Cash, cash equivalents, and restricted cash at beginning of period68,541 33,831 
Cash, cash equivalents, and restricted cash at end of period$65,216 $54,764 

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VERICEL CORPORATION
CONDENSED CONSOLIDATED STATEMENTS OF CASH FLOWS (CONTINUED)
(Unaudited, amounts in thousands)


Nine Months Ended September 30,
20222021
Supplemental disclosure of cash flow information:
Non-cash information:
Right-of-use asset and lease liability recognized$137 $45 
Additions to property and equipment included in accounts payable482 85 
Restricted stock held for employee tax remittance included in accounts payable 57 

As of September 30,
20222021
Reconciliation of amounts within the condensed consolidated balance sheets:
Cash and cash equivalents$65,216 $54,553 
Restricted cash 211 
Total cash, cash equivalents, and restricted cash at end of period$65,216 $54,764 


The accompanying notes to condensed consolidated financial statements are an integral part of these statements.
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VERICEL CORPORATION
NOTES TO CONDENSED CONSOLIDATED FINANCIAL STATEMENTS

1. Organization

Vericel Corporation, a Michigan corporation (together with its consolidated subsidiaries referred to herein as the Company, or Vericel), was incorporated in March 1989 and began employee-based operations in 1991. The Company is a fully-integrated, commercial-stage biopharmaceutical company and is a leader in advanced therapies for the sports medicine and severe burn care markets. Vericel currently markets two cell therapy products in the U.S., MACI® (autologous cultured chondrocytes on porcine collagen membrane) and Epicel® (cultured epidermal autografts).

MACI is an autologous cellularized scaffold product indicated for the repair of symptomatic, single or multiple full-thickness cartilage defects of the knee with or without bone involvement in adults. Epicel is a permanent skin replacement for the treatment of adult and pediatric patients with deep-dermal or full-thickness burns comprising greater than or equal to 30 percent of total body surface area (“TBSA”). The Company also holds an exclusive license from MediWound Ltd. (“MediWound”) for North American rights to NexoBrid®, a registration-stage biological orphan product designed for the debridement of severe thermal burns. The Company operates its business primarily in the U.S. in one reportable segment — the research, product development, manufacture and distribution of cellular therapies for use in the treatment of specific diseases.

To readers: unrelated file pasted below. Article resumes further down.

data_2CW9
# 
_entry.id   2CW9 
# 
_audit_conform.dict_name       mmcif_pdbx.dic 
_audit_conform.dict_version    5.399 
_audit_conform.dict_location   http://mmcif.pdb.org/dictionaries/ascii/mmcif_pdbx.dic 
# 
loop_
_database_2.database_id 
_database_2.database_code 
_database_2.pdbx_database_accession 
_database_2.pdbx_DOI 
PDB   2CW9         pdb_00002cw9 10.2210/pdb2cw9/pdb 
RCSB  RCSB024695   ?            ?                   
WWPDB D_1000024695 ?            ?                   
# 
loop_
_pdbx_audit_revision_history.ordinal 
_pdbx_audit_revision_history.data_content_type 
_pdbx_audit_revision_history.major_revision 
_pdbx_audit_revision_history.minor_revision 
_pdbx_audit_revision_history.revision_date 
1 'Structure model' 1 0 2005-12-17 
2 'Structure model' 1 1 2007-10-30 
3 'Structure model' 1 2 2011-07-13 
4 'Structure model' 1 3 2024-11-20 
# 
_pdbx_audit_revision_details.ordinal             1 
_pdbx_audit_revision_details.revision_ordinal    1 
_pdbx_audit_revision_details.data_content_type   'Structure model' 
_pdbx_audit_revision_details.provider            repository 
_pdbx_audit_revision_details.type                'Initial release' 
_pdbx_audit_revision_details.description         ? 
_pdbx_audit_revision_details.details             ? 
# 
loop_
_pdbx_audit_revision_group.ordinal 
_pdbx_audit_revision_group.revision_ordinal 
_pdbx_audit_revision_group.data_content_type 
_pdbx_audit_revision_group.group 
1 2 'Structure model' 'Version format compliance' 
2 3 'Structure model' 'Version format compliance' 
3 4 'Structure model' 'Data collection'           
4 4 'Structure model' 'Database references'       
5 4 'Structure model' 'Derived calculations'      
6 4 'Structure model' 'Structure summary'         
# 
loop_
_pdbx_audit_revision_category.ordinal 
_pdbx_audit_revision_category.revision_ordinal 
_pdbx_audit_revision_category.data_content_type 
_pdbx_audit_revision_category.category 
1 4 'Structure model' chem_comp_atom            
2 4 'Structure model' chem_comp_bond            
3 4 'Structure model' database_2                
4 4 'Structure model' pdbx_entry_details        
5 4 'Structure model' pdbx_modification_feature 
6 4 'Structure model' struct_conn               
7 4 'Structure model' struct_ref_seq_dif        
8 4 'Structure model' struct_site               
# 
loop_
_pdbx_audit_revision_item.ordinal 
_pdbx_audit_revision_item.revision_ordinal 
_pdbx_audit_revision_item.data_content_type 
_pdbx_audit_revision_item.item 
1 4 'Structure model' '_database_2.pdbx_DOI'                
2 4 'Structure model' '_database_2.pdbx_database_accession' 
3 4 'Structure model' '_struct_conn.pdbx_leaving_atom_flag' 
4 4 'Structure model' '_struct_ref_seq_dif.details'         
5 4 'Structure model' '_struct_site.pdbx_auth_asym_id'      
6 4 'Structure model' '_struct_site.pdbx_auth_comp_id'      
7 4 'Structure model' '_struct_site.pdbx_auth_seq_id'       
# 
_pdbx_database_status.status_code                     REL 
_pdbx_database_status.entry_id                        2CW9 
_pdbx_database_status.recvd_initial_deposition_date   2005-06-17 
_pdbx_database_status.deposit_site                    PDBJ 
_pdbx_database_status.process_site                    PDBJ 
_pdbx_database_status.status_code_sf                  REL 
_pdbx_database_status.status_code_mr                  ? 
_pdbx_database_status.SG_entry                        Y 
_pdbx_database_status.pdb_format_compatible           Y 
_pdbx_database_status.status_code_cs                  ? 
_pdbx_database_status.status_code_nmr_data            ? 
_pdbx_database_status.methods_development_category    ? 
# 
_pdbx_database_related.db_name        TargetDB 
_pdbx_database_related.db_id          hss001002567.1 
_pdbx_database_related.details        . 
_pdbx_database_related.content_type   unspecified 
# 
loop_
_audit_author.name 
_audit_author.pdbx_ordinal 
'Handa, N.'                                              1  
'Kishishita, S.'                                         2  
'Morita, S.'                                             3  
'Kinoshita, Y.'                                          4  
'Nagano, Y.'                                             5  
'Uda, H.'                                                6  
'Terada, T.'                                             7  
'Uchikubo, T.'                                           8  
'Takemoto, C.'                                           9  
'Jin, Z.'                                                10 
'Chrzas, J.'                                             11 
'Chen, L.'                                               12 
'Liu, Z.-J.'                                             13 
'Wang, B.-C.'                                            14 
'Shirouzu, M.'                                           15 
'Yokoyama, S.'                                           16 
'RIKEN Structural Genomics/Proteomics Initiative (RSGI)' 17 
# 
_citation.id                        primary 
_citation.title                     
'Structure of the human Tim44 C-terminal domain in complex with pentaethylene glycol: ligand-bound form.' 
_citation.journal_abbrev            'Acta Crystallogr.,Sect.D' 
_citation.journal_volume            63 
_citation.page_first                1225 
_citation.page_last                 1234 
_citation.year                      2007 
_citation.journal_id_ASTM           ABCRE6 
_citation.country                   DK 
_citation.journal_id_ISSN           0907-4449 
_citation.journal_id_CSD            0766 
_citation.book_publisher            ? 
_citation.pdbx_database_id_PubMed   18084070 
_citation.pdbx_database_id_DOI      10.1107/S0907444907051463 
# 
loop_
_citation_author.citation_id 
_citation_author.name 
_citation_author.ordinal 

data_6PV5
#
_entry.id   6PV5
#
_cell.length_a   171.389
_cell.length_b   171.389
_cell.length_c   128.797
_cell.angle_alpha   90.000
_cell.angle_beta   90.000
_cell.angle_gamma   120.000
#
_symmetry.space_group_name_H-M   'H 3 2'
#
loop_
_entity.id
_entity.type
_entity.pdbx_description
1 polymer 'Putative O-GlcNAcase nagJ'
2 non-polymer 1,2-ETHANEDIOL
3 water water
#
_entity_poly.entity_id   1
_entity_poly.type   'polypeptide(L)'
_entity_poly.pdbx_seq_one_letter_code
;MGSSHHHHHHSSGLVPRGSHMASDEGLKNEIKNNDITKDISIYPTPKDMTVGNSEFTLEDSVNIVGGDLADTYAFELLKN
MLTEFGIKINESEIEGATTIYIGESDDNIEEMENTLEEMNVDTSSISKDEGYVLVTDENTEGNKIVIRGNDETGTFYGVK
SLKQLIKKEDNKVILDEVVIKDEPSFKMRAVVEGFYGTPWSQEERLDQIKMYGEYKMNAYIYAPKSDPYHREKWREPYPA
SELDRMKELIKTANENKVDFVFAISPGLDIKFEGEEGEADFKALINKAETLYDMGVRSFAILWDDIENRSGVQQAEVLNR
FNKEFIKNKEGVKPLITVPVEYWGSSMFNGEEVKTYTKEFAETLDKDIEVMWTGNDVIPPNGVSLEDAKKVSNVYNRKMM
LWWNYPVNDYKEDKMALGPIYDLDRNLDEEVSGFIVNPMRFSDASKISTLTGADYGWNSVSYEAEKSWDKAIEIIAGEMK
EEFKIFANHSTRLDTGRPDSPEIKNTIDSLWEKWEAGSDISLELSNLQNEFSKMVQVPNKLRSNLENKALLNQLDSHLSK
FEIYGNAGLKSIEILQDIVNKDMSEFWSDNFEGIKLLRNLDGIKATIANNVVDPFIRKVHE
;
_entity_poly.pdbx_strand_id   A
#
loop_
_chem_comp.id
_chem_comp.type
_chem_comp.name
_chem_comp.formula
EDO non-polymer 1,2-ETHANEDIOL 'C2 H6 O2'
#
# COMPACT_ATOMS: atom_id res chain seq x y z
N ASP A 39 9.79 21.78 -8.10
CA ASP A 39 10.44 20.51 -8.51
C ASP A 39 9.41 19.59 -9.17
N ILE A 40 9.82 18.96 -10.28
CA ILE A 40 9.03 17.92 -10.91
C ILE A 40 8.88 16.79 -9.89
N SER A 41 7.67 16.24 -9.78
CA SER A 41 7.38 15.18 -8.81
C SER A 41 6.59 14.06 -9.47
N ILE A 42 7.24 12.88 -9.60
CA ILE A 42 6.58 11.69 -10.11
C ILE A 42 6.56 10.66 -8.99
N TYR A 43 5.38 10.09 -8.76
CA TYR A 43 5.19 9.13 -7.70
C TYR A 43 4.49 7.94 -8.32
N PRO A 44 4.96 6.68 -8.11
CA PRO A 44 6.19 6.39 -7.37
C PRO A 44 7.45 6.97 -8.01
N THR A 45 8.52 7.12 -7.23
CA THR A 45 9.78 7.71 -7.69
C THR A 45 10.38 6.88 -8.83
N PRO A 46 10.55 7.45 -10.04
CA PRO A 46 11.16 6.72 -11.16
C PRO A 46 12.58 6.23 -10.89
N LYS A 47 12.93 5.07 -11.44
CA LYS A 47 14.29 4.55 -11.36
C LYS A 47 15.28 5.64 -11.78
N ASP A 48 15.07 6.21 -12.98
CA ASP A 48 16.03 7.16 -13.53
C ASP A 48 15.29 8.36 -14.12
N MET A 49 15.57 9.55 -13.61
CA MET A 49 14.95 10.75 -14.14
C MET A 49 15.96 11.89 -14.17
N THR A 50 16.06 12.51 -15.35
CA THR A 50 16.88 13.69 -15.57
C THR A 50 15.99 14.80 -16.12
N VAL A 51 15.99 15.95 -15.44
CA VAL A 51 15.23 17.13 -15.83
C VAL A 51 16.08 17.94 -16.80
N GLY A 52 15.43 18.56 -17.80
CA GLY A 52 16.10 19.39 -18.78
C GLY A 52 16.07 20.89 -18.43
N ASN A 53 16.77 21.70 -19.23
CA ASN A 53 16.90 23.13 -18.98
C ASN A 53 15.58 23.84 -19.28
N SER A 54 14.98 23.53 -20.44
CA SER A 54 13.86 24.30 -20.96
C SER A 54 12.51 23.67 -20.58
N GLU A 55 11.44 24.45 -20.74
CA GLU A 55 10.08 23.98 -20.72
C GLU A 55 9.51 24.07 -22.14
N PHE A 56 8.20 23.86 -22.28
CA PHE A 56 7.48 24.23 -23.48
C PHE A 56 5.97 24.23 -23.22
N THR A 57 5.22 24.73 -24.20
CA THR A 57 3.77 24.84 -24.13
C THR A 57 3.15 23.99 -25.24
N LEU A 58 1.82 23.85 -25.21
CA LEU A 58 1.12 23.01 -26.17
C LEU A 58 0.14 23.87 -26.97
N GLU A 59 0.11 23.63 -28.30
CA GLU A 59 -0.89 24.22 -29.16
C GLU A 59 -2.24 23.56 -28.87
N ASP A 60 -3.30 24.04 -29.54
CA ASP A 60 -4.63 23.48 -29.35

The Company is subject to risks common to companies in the life sciences industry including, but not limited to, development by the Company or its competitors of new technological innovations, dependence on key personnel, protection of proprietary technology, commercialization of existing and new products, and compliance with U.S. Food and Drug Administration (“FDA”) regulations and approval requirements, as well as the ability to grow the Company’s business through appropriate commercial strategies.

COVID-19

In March 2020, the World Health Organization declared the spread of a novel strain of coronavirus (“COVID-19”) to be a pandemic. This pandemic has contributed to an economic downturn on a global scale, as well as significant volatility in the financial markets. Since the pandemic’s inception, there has been significant volatility in our results of operations on a quarterly basis due to the widespread and periodic cancellation or delay of elective MACI surgical procedures throughout the U.S., staffing shortages and our ability to access customers.

At the outset of the pandemic, the Company put in place a comprehensive workplace protection plan, which instituted protective measures in response to the spread of the COVID-19 virus. Vericel’s workplace protection plan has closely followed guidance issued by the Centers for Disease Control and Prevention (“CDC”) and has complied with applicable federal and state law. To date, Vericel has been successful in sustaining its operations and providing MACI and Epicel to patients in need. The Company continues to review its policies and procedures regularly, including its workplace protection plan, as the pandemic evolves and the Company may take additional actions to the extent required.

The Company continues to manufacture MACI and Epicel and is maintaining a significant safety stock of all key raw materials. Vericel does not expect that current global supply chain interruptions will impact its ongoing manufacturing operations. Additionally, although the Company has not experienced material shipping delays, significant disruption of air travel could result in the inability to deliver MACI or Epicel final products to customer sites within appropriate timeframes, which could adversely impact the Company’s business. Currently, the Company is not aware of COVID-19 related impacts on its distributors, operations or third-party service providers’ ability to manage patient cases.

The Company believes that a resurgence of COVID-19 because of emerging variants or other factors could result in additional disruptions that could impact our business and operations in the future, including intermittent restrictions on the ability of the Company’s personnel to travel and access customers for selling, marketing, training and case support and product development feedback, delays in approvals by regulatory bodies, delays in product development efforts, and additional government requirements or other incremental mitigation efforts that may further impact the Company’s capacity to manufacture, sell and support the use of our products.